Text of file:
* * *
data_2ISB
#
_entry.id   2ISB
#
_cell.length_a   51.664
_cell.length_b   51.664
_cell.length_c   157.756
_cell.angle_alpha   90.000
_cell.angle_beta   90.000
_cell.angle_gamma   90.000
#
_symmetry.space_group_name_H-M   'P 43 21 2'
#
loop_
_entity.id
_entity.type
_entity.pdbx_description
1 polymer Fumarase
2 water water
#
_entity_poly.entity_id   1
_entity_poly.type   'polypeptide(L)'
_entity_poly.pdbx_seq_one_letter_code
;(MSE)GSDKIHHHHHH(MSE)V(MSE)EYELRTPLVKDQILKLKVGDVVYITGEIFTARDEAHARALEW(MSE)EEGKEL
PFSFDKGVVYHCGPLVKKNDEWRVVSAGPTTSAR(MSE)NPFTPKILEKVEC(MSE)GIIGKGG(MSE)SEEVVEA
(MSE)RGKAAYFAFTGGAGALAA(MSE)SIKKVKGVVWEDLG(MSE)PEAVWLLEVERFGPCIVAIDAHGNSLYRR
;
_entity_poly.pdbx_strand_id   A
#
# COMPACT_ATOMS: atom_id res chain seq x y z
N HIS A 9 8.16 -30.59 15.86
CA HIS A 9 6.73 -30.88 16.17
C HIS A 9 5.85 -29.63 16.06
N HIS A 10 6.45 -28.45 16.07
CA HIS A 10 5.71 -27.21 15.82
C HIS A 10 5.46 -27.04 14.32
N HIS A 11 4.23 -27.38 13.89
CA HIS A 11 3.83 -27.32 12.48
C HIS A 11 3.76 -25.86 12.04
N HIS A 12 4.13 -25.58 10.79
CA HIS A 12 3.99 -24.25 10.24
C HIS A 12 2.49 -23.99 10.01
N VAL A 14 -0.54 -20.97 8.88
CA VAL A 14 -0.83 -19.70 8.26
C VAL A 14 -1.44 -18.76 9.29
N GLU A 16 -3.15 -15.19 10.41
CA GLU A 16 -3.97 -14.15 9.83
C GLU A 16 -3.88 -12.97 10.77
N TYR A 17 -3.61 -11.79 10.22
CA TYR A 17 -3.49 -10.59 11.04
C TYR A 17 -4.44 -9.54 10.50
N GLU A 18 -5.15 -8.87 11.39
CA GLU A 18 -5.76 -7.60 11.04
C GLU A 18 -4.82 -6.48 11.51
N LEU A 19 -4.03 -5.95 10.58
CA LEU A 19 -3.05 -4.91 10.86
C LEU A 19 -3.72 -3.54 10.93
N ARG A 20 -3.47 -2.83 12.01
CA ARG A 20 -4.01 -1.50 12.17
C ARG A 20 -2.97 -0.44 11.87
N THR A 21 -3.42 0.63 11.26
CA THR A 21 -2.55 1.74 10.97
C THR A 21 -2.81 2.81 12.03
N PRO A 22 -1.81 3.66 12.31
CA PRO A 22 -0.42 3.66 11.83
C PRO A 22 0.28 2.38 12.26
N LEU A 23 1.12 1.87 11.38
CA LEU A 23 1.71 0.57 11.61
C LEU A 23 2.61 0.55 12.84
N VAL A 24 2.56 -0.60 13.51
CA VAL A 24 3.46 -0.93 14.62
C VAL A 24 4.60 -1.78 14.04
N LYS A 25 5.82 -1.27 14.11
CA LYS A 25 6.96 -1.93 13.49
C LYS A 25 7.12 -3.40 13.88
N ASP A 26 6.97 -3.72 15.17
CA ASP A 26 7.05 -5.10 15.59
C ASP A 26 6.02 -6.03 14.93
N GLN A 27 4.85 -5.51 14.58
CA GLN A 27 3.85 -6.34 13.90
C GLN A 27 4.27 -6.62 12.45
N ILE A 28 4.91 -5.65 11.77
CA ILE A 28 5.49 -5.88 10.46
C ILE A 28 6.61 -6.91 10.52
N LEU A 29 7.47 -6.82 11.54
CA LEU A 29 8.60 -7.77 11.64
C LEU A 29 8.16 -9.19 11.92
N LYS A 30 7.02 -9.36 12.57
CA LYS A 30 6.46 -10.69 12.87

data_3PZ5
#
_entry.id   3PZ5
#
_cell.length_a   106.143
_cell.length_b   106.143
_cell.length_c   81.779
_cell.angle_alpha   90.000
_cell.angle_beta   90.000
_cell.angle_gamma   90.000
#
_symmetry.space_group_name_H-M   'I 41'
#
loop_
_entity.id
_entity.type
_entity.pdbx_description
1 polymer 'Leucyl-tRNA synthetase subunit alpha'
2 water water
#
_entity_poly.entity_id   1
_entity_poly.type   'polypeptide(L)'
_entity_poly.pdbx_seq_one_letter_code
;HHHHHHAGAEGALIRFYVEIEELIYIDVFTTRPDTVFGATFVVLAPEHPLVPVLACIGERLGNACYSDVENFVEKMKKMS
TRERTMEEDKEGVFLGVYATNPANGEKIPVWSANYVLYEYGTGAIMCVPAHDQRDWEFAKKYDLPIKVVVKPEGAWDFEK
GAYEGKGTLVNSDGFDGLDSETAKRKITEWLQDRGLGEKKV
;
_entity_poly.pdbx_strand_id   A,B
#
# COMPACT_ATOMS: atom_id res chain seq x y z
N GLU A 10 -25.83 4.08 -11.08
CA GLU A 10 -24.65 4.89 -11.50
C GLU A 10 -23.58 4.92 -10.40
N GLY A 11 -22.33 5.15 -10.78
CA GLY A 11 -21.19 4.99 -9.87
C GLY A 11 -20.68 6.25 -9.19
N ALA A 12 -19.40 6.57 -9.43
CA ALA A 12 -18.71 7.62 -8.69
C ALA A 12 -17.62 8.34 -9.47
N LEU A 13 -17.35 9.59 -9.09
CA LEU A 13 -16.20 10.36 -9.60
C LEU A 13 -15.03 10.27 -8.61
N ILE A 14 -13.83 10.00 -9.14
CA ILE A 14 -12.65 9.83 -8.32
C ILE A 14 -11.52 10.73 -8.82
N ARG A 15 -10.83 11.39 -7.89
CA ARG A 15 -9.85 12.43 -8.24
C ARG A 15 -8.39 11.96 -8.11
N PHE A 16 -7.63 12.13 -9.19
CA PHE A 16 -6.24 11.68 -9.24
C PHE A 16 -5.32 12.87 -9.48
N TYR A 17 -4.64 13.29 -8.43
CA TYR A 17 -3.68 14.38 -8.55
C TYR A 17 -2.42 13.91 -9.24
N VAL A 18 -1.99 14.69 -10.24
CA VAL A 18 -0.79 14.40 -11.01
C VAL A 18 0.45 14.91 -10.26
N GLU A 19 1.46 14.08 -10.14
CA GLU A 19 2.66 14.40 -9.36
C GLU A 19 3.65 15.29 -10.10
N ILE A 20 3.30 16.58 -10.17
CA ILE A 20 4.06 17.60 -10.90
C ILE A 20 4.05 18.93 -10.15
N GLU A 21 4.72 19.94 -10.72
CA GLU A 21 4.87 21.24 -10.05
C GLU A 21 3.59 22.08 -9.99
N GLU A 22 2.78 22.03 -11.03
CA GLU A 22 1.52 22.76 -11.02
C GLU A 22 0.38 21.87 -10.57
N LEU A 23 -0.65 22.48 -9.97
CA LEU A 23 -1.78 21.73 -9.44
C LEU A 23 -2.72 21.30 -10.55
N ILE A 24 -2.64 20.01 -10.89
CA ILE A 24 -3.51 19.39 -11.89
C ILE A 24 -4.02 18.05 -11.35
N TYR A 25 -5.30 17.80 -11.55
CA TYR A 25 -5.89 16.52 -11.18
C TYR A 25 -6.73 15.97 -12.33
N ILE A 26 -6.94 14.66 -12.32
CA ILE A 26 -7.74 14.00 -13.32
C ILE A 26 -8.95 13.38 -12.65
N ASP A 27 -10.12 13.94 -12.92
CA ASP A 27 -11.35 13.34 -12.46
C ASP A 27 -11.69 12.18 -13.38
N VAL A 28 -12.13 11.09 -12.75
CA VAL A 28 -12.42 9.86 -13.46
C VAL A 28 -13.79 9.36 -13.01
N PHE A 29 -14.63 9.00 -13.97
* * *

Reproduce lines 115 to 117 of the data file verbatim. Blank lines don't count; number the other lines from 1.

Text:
GAYEGKGTLVNSDGFDGLDSETAKRKITEWLQDRGLGEKKV
;
_entity_poly.pdbx_strand_id   A,B